2. Jayanthi NA, LaBella CR, Fischer D, et al. Sports-specialized intensive training and the risk of injury in young athletes: a clinical case-control study. Am J Sports Med. 2015;43:794–801.
3. Dodwell ER, Lamont LE, Green DW, et al. 20 years of pediatric anterior cruciate ligament reconstruction in New York State. Am J Sports Med. 2014;42:675–680.
4. Shea KG, Grimm NL, Ewing CK, et al. Youth sports anterior cruciate ligament and knee injury epidemiology: who is getting injured? In what sports? When? Clin Sports Med. 2011;30:691–706.
5. Cruz AI Jr, Richmond CG, Tompkins MA, et al. What’s new in pediatric sports conditions of the knee? J Pediatr Orthop. 2018;38:e66–e72.
6. Mayo MH, Mitchell JJ, Axibal DP, et al. Anterior cruciate ligament injury at the time of anterior tibial spine fracture in young patients: an observational cohort study. J Pediatr Orthop. 2017. [Epub ahead of print].
7. Mitchell JJ, Sjostrom R, Mansour AA, et al. Incidence of meniscal injury and chondral pathology in anterior tibial spine fractures of children. J Pediatr Orthop. 2015;35:130–135.
8. Schneider F, Sperl M, Steinwender G, et al. Pediatric knee injuries. Orthopade. 2014;43:393–401; quiz 2–3.
9. McCarroll JR, Rettig AC, Shelbourne KD. Anterior cruciate ligament injuries in the young athlete with open physes. Am J Sports Med. 1988;16:44–47.
10. Mizuta H, Kubota K, Shiraishi M, et al. The conservative treatment of complete tears of the anterior cruciate ligament in skeletally immature patients. J Bone Joint Surg Br. 1995;77:890–894.
11. Moksnes H, Engebretsen L, Risberg MA. Prevalence and incidence of new meniscus and cartilage injuries after a nonoperative treatment algorithm for ACL tears in skeletally immature children: a prospective MRI study. Am J Sports Med. 2013;41:1771–1779.
12. Vavken P, Murray MM. Treating anterior cruciate ligament tears in skeletally immature patients. Arthroscopy. 2011;27:704–716.
13. Woods GW, O’Connor DP. Delayed anterior cruciate ligament reconstruction in adolescents with open physes. Am J Sports Med. 2004;32:201–210.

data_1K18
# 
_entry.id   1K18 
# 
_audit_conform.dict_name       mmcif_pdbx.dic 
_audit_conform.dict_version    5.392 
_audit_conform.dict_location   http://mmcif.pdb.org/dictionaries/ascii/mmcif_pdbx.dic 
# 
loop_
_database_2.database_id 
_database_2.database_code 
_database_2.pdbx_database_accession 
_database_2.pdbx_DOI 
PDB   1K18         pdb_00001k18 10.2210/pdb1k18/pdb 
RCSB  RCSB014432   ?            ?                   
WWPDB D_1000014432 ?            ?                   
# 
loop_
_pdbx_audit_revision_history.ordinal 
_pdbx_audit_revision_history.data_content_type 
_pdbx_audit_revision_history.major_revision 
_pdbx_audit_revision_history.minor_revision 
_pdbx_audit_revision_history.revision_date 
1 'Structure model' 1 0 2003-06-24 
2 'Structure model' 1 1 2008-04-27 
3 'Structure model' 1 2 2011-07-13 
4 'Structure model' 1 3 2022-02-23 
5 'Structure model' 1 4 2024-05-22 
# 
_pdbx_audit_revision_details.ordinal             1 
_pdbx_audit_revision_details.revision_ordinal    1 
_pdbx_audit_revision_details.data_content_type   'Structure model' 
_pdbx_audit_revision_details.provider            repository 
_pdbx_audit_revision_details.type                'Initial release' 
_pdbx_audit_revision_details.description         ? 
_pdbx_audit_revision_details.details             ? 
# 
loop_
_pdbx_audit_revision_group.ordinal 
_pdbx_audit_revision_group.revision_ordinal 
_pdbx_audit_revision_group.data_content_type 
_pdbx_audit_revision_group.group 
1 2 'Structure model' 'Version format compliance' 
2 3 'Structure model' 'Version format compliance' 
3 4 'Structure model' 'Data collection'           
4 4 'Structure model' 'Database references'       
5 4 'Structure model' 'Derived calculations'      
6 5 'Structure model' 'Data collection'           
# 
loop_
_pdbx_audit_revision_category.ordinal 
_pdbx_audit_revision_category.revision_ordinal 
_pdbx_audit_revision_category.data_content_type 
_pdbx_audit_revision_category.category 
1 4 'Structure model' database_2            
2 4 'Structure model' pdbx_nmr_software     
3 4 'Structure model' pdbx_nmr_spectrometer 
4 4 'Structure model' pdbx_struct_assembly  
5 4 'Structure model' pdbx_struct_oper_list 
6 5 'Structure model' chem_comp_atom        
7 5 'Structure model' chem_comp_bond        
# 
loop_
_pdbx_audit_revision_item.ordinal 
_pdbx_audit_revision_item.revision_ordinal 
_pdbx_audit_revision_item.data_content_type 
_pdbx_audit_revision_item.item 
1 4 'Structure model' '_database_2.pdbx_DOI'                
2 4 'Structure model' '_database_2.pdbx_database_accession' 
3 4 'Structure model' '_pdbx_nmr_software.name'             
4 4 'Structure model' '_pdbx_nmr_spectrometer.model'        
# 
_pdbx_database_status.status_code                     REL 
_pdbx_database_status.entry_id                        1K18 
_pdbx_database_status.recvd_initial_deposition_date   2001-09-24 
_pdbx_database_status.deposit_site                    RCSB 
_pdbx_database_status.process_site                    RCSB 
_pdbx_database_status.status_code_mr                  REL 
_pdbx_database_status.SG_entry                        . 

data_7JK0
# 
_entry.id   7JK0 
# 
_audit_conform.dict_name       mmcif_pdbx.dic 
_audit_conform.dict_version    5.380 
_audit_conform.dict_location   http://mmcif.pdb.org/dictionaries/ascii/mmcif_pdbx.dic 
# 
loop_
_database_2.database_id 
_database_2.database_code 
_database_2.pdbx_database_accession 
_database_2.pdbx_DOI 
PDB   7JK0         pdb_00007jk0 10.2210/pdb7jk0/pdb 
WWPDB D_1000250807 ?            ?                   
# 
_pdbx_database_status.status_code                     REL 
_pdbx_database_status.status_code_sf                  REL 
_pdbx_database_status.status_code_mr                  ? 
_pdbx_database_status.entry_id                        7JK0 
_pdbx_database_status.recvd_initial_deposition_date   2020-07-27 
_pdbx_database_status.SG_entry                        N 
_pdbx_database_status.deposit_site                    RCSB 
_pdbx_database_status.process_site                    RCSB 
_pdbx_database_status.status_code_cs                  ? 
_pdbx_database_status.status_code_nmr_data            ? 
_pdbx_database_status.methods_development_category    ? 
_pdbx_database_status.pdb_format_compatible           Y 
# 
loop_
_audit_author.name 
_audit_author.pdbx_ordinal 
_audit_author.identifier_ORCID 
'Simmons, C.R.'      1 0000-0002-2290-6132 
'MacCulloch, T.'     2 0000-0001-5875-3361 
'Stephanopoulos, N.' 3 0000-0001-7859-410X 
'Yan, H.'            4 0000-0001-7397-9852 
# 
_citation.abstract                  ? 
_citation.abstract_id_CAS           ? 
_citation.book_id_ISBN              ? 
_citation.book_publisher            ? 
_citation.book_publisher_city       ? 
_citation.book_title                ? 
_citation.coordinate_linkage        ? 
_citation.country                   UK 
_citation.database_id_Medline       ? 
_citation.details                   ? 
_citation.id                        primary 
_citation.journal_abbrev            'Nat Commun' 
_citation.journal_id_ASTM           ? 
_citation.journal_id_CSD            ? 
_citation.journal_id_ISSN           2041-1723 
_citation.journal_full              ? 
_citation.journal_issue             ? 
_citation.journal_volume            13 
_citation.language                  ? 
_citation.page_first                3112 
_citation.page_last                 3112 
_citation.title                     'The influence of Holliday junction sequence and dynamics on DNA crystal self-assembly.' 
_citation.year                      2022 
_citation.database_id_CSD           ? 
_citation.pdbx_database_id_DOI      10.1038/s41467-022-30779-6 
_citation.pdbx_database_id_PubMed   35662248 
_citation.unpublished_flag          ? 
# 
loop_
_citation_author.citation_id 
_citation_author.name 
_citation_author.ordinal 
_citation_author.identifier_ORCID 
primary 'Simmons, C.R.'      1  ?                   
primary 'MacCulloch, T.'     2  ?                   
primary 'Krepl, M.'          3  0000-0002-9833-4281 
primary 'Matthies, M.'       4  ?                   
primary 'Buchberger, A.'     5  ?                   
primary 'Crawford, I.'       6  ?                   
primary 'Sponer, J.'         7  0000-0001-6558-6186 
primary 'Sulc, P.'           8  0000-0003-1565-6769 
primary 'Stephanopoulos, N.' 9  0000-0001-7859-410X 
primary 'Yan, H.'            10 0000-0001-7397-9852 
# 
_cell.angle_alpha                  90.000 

14. Moksnes H, Engebretsen L, Risberg MA. Performance-based functional outcome for children 12 years or younger following anterior cruciate ligament injury: a two to nine-year follow-up study. Knee Surg Sports Traumatol Arthrosc. 2008;16:214–223.
15. Moksnes H, Engebretsen L, Eitzen I, et al. Functional outcomes following a non-operative treatment algorithm for anterior cruciate ligament injuries in skeletally immature children 12 years and younger. A prospective cohort with 2 years follow-up. Br J Sports Med. 2013;47:488–494.
16. Funahashi KM, Moksnes H, Maletis GB, et al. Anterior cruciate ligament injuries in adolescents with open physis: effect of recurrent injury and surgical delay on meniscal and cartilage injuries. Am J Sports Med. 2014;42:1068–1073.
17. Hawkins RJ, Misamore GW, Merritt TR. Followup of the acute nonoperated isolated anterior cruciate ligament tear. Am J Sports Med. 1986;14:205–210.
18. Pattee GA, Fox JM, Del Pizzo W, et al. Four to ten year followup of unreconstructed anterior cruciate ligament tears. Am J Sports Med. 1989;17:430–435.
19. Lawrence JT, Argawal N, Ganley TJ. Degeneration of the knee joint in skeletally immature patients with a diagnosis of an anterior cruciate ligament tear: is there harm in delay of treatment? Am J Sports Med. 2011;39:2582–2587.
20. Henry J, Chotel F, Chouteau J, et al. Rupture of the anterior cruciate ligament in children: early reconstruction with open physes or delayed reconstruction to skeletal maturity? Knee Surg Sports Traumatol Arthrosc. 2009;17:748–755.
21. Millett PJ, Willis AA, Warren RF. Associated injuries in pediatric and adolescent anterior cruciate ligament tears: does a delay in treatment increase the risk of meniscal tear? Arthroscopy. 2002;18:955–959.
22. Newman JT, Carry PM, Terhune EB, et al. Factors predictive of concomitant injuries among children and adolescents undergoing anterior cruciate ligament surgery. Am J Sports Med. 2015;43:282–288.
23. Dumont GD, Hogue GD, Padalecki JR, et al. Meniscal and chondral injuries associated with pediatric anterior cruciate ligament tears: relationship of treatment time and patient-specific factors. Am J Sports Med. 2012;40:2128–2133.
24. Ramski DE, Kanj WW, Franklin CC, et al. Anterior cruciate ligament tears in children and adolescents: a meta-analysis of nonoperative versus operative treatment. Am J Sports Med. 2014;42:2769–2776.
25. Fabricant PD, Kocher MS. Anterior cruciate ligament injuries in children and adolescents. Orthop Clin North Am. 2016;47:777–788.
26. Nottage WM, Matsuura PA. Management of complete traumatic anterior cruciate ligament tears in the skeletally immature patient: current concepts and review of the literature. Arthroscopy. 1994;10:569–573.
Keywords:

anterior cruciate ligament; skeletally immature; natural treatment; knee instability; osteoarthritis

Copyright © 2019 Wolters Kluwer Health, Inc. All rights reserved.